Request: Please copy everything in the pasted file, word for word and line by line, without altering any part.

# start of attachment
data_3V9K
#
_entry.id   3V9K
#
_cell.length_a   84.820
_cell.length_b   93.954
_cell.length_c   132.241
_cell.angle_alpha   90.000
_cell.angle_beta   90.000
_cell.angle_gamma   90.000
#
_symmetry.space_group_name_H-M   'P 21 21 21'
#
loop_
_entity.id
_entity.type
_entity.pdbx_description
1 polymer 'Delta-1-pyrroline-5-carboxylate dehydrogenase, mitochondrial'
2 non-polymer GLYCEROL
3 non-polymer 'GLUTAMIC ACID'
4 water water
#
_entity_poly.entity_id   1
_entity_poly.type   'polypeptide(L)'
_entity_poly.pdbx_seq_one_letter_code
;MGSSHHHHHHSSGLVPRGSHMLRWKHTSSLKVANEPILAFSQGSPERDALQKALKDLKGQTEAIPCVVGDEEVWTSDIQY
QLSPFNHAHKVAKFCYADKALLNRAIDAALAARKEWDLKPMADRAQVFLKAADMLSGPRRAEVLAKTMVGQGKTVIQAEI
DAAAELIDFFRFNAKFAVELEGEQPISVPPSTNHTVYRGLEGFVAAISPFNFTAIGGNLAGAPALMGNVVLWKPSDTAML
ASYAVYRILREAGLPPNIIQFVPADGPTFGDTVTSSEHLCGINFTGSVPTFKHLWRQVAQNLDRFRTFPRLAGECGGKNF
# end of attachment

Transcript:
data_3V9K
#
_entry.id   3V9K
#
_cell.length_a   84.820
_cell.length_b   93.954
_cell.length_c   132.241
_cell.angle_alpha   90.000
_cell.angle_beta   90.000
_cell.angle_gamma   90.000
#
_symmetry.space_group_name_H-M   'P 21 21 21'
#
loop_
_entity.id
_entity.type
_entity.pdbx_description
1 polymer 'Delta-1-pyrroline-5-carboxylate dehydrogenase, mitochondrial'
2 non-polymer GLYCEROL
3 non-polymer 'GLUTAMIC ACID'
4 water water
#
_entity_poly.entity_id   1
_entity_poly.type   'polypeptide(L)'
_entity_poly.pdbx_seq_one_letter_code
;MGSSHHHHHHSSGLVPRGSHMLRWKHTSSLKVANEPILAFSQGSPERDALQKALKDLKGQTEAIPCVVGDEEVWTSDIQY
QLSPFNHAHKVAKFCYADKALLNRAIDAALAARKEWDLKPMADRAQVFLKAADMLSGPRRAEVLAKTMVGQGKTVIQAEI
DAAAELIDFFRFNAKFAVELEGEQPISVPPSTNHTVYRGLEGFVAAISPFNFTAIGGNLAGAPALMGNVVLWKPSDTAML
ASYAVYRILREAGLPPNIIQFVPADGPTFGDTVTSSEHLCGINFTGSVPTFKHLWRQVAQNLDRFRTFPRLAGECGGKNF